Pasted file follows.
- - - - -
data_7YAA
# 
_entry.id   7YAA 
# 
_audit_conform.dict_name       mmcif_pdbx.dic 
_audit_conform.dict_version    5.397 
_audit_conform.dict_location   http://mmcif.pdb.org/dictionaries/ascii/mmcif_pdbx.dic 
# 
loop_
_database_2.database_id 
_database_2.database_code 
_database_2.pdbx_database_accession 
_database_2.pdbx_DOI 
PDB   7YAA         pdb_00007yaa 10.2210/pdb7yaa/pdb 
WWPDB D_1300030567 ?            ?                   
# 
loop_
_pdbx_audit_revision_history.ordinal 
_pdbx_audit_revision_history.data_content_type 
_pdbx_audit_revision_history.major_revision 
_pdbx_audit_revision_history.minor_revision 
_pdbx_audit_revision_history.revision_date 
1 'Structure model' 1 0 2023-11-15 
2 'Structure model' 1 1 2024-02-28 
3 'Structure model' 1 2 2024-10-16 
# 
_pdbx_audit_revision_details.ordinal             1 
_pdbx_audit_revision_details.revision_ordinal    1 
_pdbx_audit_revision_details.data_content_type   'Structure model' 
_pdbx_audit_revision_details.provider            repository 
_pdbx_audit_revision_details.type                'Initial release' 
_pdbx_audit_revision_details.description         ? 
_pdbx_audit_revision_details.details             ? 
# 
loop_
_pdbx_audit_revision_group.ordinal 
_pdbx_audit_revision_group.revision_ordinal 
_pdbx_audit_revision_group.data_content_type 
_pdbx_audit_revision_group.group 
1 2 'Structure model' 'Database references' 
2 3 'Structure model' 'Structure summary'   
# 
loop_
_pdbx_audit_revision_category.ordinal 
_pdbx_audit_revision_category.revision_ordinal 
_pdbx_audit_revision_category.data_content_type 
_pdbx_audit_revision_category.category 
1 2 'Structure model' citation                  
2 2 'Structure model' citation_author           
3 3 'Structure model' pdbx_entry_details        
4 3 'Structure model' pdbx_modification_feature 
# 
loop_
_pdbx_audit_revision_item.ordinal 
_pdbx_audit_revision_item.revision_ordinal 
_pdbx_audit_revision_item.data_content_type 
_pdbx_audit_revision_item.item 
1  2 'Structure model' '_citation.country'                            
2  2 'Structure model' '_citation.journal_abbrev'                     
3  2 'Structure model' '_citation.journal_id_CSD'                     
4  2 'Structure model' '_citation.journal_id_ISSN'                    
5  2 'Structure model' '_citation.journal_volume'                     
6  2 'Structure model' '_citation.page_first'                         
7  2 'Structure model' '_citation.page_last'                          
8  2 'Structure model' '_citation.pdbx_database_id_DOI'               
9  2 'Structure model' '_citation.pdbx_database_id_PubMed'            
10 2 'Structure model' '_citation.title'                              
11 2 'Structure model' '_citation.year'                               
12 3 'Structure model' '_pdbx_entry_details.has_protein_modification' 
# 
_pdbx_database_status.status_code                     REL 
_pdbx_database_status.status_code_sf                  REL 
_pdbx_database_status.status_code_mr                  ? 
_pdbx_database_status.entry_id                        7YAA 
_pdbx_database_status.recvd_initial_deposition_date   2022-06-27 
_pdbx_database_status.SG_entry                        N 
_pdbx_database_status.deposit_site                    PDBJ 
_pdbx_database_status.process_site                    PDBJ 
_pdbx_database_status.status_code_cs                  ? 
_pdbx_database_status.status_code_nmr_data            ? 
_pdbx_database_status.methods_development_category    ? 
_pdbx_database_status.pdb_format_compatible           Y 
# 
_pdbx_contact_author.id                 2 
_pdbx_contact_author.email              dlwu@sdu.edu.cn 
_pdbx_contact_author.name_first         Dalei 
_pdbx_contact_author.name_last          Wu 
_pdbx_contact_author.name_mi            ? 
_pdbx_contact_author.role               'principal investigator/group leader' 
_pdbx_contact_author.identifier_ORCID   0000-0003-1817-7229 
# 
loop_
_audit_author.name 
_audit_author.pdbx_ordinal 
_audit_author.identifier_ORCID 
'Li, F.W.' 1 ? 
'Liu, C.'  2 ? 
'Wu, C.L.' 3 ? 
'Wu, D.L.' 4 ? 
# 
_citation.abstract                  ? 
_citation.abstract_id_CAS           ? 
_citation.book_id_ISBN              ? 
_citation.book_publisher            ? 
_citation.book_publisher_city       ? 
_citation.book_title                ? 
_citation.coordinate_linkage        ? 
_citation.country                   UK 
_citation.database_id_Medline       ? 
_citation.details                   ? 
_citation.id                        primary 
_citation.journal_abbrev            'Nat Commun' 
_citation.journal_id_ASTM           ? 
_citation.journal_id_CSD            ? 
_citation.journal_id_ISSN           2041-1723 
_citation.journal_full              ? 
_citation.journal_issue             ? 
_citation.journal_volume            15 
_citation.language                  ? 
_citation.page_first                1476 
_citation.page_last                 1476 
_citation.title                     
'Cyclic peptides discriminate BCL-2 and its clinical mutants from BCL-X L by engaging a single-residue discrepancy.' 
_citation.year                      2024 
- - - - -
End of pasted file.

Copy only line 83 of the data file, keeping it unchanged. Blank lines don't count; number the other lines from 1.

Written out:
# 